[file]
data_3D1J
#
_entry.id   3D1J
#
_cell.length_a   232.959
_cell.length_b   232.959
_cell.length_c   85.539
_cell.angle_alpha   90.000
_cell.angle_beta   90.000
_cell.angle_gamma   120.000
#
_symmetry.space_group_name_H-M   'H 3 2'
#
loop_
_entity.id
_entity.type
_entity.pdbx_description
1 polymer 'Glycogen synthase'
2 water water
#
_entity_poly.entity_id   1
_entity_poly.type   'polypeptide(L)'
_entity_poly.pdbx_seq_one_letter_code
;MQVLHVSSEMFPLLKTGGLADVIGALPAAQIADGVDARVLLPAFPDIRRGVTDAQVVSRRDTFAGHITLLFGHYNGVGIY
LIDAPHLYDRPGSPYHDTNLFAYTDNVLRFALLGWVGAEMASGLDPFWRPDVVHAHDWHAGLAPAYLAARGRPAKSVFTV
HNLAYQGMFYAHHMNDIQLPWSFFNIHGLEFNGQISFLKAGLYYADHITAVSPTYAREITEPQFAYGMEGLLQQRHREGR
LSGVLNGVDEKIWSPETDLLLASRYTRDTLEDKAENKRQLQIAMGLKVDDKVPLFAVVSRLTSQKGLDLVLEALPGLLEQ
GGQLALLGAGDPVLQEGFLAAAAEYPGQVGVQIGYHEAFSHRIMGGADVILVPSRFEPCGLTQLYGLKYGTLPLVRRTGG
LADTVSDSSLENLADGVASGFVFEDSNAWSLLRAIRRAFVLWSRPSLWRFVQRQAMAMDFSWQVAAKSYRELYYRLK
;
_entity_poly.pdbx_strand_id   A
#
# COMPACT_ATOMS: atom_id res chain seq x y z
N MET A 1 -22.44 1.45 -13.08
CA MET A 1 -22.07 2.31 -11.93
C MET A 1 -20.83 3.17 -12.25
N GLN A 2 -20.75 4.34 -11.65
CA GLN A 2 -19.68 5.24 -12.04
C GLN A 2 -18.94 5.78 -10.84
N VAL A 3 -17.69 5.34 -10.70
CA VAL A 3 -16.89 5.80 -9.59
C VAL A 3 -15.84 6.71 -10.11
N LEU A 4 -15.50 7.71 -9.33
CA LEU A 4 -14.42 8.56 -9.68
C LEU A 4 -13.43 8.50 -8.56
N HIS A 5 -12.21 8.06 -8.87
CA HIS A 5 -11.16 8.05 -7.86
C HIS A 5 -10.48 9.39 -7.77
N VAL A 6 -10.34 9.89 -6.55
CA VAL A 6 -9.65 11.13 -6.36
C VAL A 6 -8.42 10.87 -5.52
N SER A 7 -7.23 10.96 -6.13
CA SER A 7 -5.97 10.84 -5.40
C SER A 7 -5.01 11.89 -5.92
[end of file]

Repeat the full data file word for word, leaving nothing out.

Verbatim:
data_3D1J
#
_entry.id   3D1J
#
_cell.length_a   232.959
_cell.length_b   232.959
_cell.length_c   85.539
_cell.angle_alpha   90.000
_cell.angle_beta   90.000
_cell.angle_gamma   120.000
#
_symmetry.space_group_name_H-M   'H 3 2'
#
loop_
_entity.id
_entity.type
_entity.pdbx_description
1 polymer 'Glycogen synthase'
2 water water
#
_entity_poly.entity_id   1
_entity_poly.type   'polypeptide(L)'
_entity_poly.pdbx_seq_one_letter_code
;MQVLHVSSEMFPLLKTGGLADVIGALPAAQIADGVDARVLLPAFPDIRRGVTDAQVVSRRDTFAGHITLLFGHYNGVGIY
LIDAPHLYDRPGSPYHDTNLFAYTDNVLRFALLGWVGAEMASGLDPFWRPDVVHAHDWHAGLAPAYLAARGRPAKSVFTV
HNLAYQGMFYAHHMNDIQLPWSFFNIHGLEFNGQISFLKAGLYYADHITAVSPTYAREITEPQFAYGMEGLLQQRHREGR
LSGVLNGVDEKIWSPETDLLLASRYTRDTLEDKAENKRQLQIAMGLKVDDKVPLFAVVSRLTSQKGLDLVLEALPGLLEQ
GGQLALLGAGDPVLQEGFLAAAAEYPGQVGVQIGYHEAFSHRIMGGADVILVPSRFEPCGLTQLYGLKYGTLPLVRRTGG
LADTVSDSSLENLADGVASGFVFEDSNAWSLLRAIRRAFVLWSRPSLWRFVQRQAMAMDFSWQVAAKSYRELYYRLK
;
_entity_poly.pdbx_strand_id   A
#
# COMPACT_ATOMS: atom_id res chain seq x y z
N MET A 1 -22.44 1.45 -13.08
CA MET A 1 -22.07 2.31 -11.93
C MET A 1 -20.83 3.17 -12.25
N GLN A 2 -20.75 4.34 -11.65
CA GLN A 2 -19.68 5.24 -12.04
C GLN A 2 -18.94 5.78 -10.84
N VAL A 3 -17.69 5.34 -10.70
CA VAL A 3 -16.89 5.80 -9.59
C VAL A 3 -15.84 6.71 -10.11
N LEU A 4 -15.50 7.71 -9.33
CA LEU A 4 -14.42 8.56 -9.68
C LEU A 4 -13.43 8.50 -8.56
N HIS A 5 -12.21 8.06 -8.87
CA HIS A 5 -11.16 8.05 -7.86
C HIS A 5 -10.48 9.39 -7.77
N VAL A 6 -10.34 9.89 -6.55
CA VAL A 6 -9.65 11.13 -6.36
C VAL A 6 -8.42 10.87 -5.52
N SER A 7 -7.23 10.96 -6.13
CA SER A 7 -5.97 10.84 -5.40
C SER A 7 -5.01 11.89 -5.92